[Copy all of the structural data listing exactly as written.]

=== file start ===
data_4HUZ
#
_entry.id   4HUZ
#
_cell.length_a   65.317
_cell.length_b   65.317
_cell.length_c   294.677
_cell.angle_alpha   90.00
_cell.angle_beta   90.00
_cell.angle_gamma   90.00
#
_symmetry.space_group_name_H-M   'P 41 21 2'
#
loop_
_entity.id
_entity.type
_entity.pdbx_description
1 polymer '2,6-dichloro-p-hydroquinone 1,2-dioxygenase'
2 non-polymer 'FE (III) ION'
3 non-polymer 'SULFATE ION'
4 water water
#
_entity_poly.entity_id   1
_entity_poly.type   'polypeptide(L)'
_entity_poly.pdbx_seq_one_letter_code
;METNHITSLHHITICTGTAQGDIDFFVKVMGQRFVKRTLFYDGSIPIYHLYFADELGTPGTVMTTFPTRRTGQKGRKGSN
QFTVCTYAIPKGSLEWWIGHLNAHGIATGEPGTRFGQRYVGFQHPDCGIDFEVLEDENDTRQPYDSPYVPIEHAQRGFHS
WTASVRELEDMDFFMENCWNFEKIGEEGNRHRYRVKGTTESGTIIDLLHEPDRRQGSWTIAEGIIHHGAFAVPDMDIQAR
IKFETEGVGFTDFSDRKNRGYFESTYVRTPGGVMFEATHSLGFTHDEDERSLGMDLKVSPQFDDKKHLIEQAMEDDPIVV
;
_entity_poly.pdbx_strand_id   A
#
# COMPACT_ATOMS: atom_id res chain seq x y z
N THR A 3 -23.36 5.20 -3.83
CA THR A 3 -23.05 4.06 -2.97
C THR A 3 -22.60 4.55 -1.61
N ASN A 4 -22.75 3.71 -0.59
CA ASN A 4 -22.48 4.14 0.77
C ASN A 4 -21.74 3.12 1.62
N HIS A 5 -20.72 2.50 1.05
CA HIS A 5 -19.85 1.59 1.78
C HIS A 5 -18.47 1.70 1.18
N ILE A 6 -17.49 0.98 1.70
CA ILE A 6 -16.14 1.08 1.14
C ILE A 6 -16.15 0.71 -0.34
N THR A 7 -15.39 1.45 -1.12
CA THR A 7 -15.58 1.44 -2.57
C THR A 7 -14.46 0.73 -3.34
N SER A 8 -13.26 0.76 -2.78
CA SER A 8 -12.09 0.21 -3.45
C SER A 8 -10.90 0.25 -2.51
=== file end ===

data_4HUZ
#
_entry.id   4HUZ
#
_cell.length_a   65.317
_cell.length_b   65.317
_cell.length_c   294.677
_cell.angle_alpha   90.00
_cell.angle_beta   90.00
_cell.angle_gamma   90.00
#
_symmetry.space_group_name_H-M   'P 41 21 2'
#
loop_
_entity.id
_entity.type
_entity.pdbx_description
1 polymer '2,6-dichloro-p-hydroquinone 1,2-dioxygenase'
2 non-polymer 'FE (III) ION'
3 non-polymer 'SULFATE ION'
4 water water
#
_entity_poly.entity_id   1
_entity_poly.type   'polypeptide(L)'
_entity_poly.pdbx_seq_one_letter_code
;METNHITSLHHITICTGTAQGDIDFFVKVMGQRFVKRTLFYDGSIPIYHLYFADELGTPGTVMTTFPTRRTGQKGRKGSN
QFTVCTYAIPKGSLEWWIGHLNAHGIATGEPGTRFGQRYVGFQHPDCGIDFEVLEDENDTRQPYDSPYVPIEHAQRGFHS
WTASVRELEDMDFFMENCWNFEKIGEEGNRHRYRVKGTTESGTIIDLLHEPDRRQGSWTIAEGIIHHGAFAVPDMDIQAR
IKFETEGVGFTDFSDRKNRGYFESTYVRTPGGVMFEATHSLGFTHDEDERSLGMDLKVSPQFDDKKHLIEQAMEDDPIVV
;
_entity_poly.pdbx_strand_id   A
#
# COMPACT_ATOMS: atom_id res chain seq x y z
N THR A 3 -23.36 5.20 -3.83
CA THR A 3 -23.05 4.06 -2.97
C THR A 3 -22.60 4.55 -1.61
N ASN A 4 -22.75 3.71 -0.59
CA ASN A 4 -22.48 4.14 0.77
C ASN A 4 -21.74 3.12 1.62
N HIS A 5 -20.72 2.50 1.05
CA HIS A 5 -19.85 1.59 1.78
C HIS A 5 -18.47 1.70 1.18
N ILE A 6 -17.49 0.98 1.70
CA ILE A 6 -16.14 1.08 1.14
C ILE A 6 -16.15 0.71 -0.34
N THR A 7 -15.39 1.45 -1.12
CA THR A 7 -15.58 1.44 -2.57
C THR A 7 -14.46 0.73 -3.34
N SER A 8 -13.26 0.76 -2.78
CA SER A 8 -12.09 0.21 -3.45
C SER A 8 -10.90 0.25 -2.51